Chaebol are investing more, hiring a bit less
The combined investments by those 30 enterprises will tally 136.4 trillion won ($120.5 billion) this year, up from 117.1 trillion won last year. But the number of new recruits of Koreans fresh out of college will only total 121,800 compared to 129,989 last year.
Companies said the increase in base wages as a result of regulatory changes was a factor.
Still, the total number of employees is expected to expand by 1 percent on year to 1.16 million this year.
Major portions of their investments will go to facilities. Facility investment will be pumped up by 19.9 percent year-on-year to tally 102.8 trillion won, while spending on research and development will be up 7.4 percent from a year earlier to total 33.6 trillion won.
“Despite the weak economic situation, major conglomerates are set to make bold facility investments in fields like semiconductors, organic light-emitting diodes [OLED], retail and energy and concentrate on R&D projects aimed at developing new growth engines,” said the lobbying group in a release.
To name a few examples of facilities investment, Samsung has earmarked over 20 trillion won for constructing a semiconductor production line and adding an OLED line at its facilities in Pyeongtaek, Gyeonggi this year.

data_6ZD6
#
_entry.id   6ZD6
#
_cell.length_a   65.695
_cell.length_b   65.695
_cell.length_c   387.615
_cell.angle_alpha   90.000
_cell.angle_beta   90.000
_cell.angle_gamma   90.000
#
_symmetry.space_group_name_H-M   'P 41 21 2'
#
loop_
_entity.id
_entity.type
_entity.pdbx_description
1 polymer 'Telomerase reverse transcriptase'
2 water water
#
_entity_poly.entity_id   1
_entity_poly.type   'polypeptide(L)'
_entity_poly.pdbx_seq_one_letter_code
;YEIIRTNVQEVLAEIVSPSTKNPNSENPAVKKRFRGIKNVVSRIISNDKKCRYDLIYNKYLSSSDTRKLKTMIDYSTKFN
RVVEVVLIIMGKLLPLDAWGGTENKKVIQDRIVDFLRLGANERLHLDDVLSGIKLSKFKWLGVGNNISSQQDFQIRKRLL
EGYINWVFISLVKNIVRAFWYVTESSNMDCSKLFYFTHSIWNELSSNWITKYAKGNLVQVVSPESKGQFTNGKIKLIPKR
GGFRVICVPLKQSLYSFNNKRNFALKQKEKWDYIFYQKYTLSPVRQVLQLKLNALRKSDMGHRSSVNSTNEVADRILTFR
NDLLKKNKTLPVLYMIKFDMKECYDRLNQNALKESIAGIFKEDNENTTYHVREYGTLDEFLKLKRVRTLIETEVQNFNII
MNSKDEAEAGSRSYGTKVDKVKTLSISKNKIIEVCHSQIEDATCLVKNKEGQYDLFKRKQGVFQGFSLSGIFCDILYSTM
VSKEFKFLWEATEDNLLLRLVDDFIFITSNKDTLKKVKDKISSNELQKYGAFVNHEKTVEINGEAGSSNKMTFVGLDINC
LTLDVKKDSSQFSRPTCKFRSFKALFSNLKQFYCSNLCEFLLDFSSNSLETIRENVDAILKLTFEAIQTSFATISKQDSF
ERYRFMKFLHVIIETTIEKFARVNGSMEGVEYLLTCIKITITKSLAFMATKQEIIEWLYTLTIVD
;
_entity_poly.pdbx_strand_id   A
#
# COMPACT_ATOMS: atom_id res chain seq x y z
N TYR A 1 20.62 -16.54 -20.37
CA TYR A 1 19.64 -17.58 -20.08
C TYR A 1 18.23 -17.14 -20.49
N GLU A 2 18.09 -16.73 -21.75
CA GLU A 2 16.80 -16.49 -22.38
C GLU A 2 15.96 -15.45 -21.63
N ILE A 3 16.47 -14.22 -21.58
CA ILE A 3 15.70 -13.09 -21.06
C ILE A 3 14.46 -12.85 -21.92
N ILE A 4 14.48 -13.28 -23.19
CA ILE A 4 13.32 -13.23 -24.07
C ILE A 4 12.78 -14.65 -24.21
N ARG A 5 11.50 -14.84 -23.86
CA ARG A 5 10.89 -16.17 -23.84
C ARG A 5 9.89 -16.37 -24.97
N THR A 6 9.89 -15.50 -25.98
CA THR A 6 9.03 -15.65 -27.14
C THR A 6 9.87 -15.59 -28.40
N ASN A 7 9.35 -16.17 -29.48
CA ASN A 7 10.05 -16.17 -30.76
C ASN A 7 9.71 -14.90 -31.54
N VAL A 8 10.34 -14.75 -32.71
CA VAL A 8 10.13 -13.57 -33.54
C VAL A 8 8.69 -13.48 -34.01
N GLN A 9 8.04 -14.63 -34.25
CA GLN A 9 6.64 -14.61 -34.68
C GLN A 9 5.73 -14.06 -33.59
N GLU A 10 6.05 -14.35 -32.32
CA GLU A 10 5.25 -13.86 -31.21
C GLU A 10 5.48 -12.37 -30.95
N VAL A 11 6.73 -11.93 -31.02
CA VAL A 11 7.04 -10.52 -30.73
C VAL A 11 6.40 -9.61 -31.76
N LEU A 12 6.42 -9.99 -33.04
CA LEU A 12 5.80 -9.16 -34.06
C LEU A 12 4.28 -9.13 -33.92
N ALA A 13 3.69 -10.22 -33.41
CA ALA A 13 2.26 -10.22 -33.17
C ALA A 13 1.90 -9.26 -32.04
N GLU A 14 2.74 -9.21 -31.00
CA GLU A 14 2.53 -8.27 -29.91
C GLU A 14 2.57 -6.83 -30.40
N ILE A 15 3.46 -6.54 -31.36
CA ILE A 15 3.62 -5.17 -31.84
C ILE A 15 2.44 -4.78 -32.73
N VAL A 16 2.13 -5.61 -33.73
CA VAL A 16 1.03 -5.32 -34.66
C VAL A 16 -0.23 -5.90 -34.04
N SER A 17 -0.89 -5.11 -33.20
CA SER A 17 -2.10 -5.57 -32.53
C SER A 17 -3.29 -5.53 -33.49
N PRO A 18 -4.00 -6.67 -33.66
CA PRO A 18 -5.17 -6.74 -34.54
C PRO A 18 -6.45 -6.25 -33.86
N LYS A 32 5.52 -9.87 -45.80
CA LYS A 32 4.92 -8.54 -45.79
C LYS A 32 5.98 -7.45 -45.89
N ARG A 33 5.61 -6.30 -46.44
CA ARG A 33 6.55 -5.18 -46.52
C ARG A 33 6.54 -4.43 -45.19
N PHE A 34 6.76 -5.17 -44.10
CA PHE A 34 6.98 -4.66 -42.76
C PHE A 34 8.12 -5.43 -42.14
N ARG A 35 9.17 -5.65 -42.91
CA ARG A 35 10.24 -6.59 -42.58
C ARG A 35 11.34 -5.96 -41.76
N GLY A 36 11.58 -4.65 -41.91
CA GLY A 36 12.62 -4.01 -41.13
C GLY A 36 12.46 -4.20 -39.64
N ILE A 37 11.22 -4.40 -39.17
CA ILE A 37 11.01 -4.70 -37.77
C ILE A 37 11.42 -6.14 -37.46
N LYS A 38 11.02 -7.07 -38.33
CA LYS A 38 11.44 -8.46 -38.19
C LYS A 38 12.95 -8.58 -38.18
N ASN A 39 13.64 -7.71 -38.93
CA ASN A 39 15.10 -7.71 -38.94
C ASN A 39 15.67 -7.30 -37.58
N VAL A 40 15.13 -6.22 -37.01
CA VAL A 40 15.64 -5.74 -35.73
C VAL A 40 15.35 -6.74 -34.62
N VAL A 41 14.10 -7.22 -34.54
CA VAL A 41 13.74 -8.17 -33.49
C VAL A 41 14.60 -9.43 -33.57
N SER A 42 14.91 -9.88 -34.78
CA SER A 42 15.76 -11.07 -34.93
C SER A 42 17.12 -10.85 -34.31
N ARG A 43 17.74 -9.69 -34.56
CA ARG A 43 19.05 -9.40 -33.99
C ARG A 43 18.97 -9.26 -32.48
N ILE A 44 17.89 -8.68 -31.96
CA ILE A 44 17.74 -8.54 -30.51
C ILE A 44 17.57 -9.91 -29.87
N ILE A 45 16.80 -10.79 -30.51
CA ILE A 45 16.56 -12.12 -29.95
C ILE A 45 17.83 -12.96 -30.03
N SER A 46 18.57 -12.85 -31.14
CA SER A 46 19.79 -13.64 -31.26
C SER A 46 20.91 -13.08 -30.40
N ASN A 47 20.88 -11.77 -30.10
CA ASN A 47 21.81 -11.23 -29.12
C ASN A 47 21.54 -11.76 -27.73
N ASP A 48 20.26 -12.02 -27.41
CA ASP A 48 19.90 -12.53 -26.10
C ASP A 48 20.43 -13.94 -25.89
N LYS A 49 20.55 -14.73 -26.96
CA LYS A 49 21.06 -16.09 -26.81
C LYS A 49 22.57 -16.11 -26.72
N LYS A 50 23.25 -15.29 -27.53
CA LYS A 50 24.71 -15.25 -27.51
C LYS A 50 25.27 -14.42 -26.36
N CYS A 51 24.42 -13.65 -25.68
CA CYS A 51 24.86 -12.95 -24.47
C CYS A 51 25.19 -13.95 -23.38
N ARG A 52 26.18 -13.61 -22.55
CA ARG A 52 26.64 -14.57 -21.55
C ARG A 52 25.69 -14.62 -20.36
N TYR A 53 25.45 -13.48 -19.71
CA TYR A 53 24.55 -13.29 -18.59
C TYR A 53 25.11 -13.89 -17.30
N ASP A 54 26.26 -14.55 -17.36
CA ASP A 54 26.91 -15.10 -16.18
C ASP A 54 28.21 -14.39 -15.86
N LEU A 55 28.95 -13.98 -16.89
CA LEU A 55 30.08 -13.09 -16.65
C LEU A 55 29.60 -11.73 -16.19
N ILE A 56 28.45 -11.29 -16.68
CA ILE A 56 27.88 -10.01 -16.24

Hyundai Motor has set aside over 10 trillion won to build a global business center on a newly purchased plot in Samseong-dong, southern Seoul. SK has pledged 1.5 trillion won to broadening its long-term evolution connection coverage. Lotte will spend 1.2 trillion won on adding new outlets and markets.
A few large R&D projects include LG’s science park, to be constructed by 2020 with a budget of 4 trillion won. Daewoo Shipbuilding and Marine Engineering will spend 600 billion won on an engineering center in the same area of Magok, western Seoul, set for completion in 2017.
“Should the government exert efforts to ease tight regulations as it promised earlier, the top 30 companies will proceed with their investment plans for this year with no glitch,” said Song Won-geun, head of economic research division at the FKI.
Of those 30 groups, seven said the number of their employees will increase this year whereas 19 said it would shrink.
“The trend of companies reducing new recruits may persist for the coming years,” said the FKI. “As the corporate community is under mounting pressure from the government policy of extending the retirement age up to 60 and ongoing ordinary wage negotiations, the room to hire entry-level workers is narrowing.”
Currently, the average age for retirement at large companies is about 53 but when the new retirement age rule goes into effect next year, more workers are likely stay through their mid 50s.
BY SEO JI-EUN [firstname.lastname@example.org]
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